Pflugerville ISD moves to uphold controversial public comment policy

The Pflugerville ISD board of trustees voted Oct. 1 to uphold a controversial public comment policy change from September 2019. (Iain Oldman/Community Impact Newspaper)
The Pflugerville ISD board of trustees voted Oct. 1 to uphold a controversial public comment policy change from September 2019. (Iain Oldman/Community Impact Newspaper)

The Pflugerville ISD board of trustees voted Oct. 1 to uphold a controversial public comment policy change from September 2019. (Iain Oldman/Community Impact Newspaper)

The Pflugerville ISD board of trustees voted unanimously Oct. 1 to uphold a controversial public comment policy change from September 2019.

The decision followed the September 2019 codification of House Bill 2840, which amended the Texas Open Meetings Act. Per the amendment, "a governmental body shall allow each member of the public who desires to address the body regarding an item on an agenda for an open meeting of the body to address the body regarding the item at the meeting before or during the body’s consideration of the item.”

Under PfISD's interpretation of the ruling, members of the public may only comment on agenda items during regular board meetings, with board workshops open to public comment on issues included, and not included, on a workshop agenda. The ruling was upheld at a February board meeting.

PfISD's board again revisited the policy Oct. 1 following a grievance filed by the Pflugerville Educators Association, a teachers union affiliated with the Texas State Teachers Association.

Legal representation for PfEA argued the amended Texas Open Meetings Act was designed to increase the public's accessibility to engaging with elected officials and said PfISD's ruling stripped that right from the public. PfISD's legal representation argued members of the public can still engage with the board via email or other communication channels for time sensitive items and added the amended policy was made prior to the COVID-19 pandemic and was not reactive to it.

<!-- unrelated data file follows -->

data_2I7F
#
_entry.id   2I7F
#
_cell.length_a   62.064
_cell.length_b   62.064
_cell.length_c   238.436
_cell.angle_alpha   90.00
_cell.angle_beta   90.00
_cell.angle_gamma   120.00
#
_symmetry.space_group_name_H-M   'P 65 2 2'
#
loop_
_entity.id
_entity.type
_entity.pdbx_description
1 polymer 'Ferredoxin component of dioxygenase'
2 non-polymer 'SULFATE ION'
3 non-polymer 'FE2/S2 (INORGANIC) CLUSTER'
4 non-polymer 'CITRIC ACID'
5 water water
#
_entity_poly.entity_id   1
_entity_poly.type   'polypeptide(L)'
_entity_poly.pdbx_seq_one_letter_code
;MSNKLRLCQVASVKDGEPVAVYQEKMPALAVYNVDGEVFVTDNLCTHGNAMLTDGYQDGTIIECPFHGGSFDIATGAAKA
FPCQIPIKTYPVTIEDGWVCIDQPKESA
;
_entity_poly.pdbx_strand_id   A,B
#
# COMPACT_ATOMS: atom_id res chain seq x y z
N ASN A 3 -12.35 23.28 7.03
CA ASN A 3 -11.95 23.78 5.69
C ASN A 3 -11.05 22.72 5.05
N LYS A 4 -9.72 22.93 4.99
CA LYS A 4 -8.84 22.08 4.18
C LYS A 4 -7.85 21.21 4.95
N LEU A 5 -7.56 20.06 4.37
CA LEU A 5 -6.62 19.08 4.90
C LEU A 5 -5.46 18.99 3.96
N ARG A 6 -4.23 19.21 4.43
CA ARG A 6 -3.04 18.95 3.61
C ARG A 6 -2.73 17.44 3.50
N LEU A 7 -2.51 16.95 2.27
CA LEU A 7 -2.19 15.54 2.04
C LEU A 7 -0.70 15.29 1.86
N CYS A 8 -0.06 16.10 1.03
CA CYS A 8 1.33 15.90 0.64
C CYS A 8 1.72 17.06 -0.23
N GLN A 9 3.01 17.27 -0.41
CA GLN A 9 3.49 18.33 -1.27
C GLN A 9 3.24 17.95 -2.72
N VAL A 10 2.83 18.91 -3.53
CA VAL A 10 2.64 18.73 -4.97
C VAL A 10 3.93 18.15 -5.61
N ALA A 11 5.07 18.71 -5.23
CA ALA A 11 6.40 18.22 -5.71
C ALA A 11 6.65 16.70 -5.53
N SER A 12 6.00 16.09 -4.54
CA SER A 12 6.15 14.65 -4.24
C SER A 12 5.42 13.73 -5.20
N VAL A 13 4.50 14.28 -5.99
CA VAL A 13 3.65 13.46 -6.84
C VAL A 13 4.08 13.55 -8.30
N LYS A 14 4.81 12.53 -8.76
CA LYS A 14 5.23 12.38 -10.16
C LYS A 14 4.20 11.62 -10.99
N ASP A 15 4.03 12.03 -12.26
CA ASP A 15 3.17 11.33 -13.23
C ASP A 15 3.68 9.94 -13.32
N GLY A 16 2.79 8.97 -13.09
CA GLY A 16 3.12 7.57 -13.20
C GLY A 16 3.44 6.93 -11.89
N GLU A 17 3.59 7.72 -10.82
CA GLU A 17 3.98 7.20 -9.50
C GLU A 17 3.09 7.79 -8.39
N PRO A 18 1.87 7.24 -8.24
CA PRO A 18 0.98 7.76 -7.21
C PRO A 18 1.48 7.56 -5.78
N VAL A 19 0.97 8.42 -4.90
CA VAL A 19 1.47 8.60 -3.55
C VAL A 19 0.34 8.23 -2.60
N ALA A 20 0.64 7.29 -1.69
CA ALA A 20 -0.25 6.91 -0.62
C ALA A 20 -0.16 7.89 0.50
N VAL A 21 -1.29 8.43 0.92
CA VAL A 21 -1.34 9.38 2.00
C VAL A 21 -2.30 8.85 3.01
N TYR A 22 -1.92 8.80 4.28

Four members of the public spoke against the policy change Oct. 1, each arguing the amended policy limited the public's ability to comment on critical, board-centered issues in a timely manner.

PfISD teacher Lydia Salaiz said that in the era of the coronavirus, issues arise quickly and are time-sensitive. She added community members should have to address the board directly and in a public setting, regardless of which items are specifically denoted on a given agenda.

“My concerns have kind of just been overlooked or rejected or answered and filled with what I believe are untruths," Salaiz said, later adding: "I want our district to look good and not be facing ridicule anywhere else.”

PfISD teacher Dan Dawer encouraged the board to review its policy and allow the public to bring forth comments and concerns, citing the nature of COVID-19 and its spread in PfISD and the greater Pflugerville community. These issues, he said, should not have to wait until Oct. 15 for board comment.

He said he has received messages from his students, who have expressed their own fears and frustrations over district handling of the coronavirus pandemic and school reopenings. These students and other community members, Dawer said, ought to have the right to have their concerns heard.

“Reopening the schools has put students, staff and their families in danger," Dawer said, reading a comment he had received from a PfISD high school junior. "This isn’t a political issue. This is a matter of life and death.”
By Kelsey Thompson
Kelsey Thompson is the reporter for Round Rock, Pflugerville and Hutto, where her work focuses on education, city government and community development. Originally from Upstate New York, Kelsey relocated to Austin after graduating from Syracuse University in May 2019.


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